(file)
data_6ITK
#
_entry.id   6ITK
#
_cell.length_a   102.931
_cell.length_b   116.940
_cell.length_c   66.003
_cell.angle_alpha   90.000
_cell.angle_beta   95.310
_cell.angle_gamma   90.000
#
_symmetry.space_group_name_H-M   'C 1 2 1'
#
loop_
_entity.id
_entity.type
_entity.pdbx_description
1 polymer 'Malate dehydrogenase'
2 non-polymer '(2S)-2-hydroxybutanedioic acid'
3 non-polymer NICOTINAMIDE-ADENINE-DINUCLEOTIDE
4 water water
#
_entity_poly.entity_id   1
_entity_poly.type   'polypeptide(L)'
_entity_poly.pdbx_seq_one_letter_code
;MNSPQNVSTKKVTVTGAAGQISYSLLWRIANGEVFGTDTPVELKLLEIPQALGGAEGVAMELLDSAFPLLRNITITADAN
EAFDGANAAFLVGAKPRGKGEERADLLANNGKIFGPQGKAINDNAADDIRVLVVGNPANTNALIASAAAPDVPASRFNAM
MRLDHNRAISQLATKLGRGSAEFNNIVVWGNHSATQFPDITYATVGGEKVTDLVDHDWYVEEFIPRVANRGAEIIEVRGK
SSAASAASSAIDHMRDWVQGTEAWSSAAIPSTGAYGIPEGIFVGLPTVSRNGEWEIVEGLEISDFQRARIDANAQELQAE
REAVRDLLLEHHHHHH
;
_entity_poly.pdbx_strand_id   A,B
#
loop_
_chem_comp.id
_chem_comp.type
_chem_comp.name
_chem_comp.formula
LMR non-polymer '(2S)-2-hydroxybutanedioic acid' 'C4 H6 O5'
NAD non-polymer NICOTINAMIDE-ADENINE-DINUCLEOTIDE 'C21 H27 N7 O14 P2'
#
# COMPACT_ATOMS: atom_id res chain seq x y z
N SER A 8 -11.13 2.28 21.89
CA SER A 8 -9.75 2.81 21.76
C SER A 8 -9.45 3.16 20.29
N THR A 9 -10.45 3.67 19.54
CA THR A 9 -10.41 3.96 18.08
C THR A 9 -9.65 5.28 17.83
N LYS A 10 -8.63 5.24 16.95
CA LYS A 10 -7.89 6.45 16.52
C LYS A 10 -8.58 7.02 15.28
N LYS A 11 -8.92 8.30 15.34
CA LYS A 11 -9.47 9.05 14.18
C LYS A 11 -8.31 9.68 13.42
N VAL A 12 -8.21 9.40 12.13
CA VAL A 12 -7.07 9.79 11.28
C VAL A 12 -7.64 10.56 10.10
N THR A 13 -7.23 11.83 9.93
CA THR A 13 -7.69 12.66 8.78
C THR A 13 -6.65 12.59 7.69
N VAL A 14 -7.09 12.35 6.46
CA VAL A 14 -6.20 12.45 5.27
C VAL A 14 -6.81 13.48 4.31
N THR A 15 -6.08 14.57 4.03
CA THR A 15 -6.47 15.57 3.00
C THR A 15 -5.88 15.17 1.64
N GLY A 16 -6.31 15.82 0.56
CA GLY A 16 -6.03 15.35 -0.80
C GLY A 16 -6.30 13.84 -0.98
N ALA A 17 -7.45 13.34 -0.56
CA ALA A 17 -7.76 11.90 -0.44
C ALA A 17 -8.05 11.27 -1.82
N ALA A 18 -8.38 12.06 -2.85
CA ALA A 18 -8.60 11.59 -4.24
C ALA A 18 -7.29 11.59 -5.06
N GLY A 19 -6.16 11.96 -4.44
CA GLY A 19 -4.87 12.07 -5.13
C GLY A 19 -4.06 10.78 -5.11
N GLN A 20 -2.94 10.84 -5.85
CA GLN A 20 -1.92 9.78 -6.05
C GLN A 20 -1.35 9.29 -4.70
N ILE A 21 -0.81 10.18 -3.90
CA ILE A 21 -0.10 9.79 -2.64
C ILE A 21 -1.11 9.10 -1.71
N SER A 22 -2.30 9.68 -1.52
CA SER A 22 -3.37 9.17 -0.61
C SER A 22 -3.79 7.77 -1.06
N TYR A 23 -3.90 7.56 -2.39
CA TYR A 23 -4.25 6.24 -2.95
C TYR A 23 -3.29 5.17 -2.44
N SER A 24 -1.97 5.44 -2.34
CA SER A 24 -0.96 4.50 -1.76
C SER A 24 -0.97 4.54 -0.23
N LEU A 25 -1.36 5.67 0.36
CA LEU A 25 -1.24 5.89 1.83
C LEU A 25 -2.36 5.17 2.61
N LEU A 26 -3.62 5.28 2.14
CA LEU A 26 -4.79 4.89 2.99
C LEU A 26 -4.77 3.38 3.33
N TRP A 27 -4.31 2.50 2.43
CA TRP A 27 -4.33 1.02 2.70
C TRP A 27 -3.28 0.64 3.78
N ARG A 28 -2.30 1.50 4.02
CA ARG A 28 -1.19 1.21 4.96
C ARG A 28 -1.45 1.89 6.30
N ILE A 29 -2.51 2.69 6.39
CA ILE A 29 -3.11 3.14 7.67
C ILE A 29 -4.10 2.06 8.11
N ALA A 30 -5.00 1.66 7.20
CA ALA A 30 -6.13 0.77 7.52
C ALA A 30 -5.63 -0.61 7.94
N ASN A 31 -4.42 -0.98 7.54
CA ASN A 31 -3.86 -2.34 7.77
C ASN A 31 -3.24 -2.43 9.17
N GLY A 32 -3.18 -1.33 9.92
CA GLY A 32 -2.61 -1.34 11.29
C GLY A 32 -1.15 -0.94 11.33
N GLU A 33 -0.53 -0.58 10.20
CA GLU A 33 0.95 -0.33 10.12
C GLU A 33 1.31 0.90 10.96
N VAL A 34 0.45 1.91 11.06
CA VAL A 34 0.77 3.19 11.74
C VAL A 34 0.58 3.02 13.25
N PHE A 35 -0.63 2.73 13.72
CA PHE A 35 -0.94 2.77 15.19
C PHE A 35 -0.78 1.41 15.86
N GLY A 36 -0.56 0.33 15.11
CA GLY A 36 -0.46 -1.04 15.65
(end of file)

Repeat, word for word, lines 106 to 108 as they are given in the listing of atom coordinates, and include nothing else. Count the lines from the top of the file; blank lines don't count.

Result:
N ILE A 29 -2.51 2.69 6.39
CA ILE A 29 -3.11 3.14 7.67
C ILE A 29 -4.10 2.06 8.11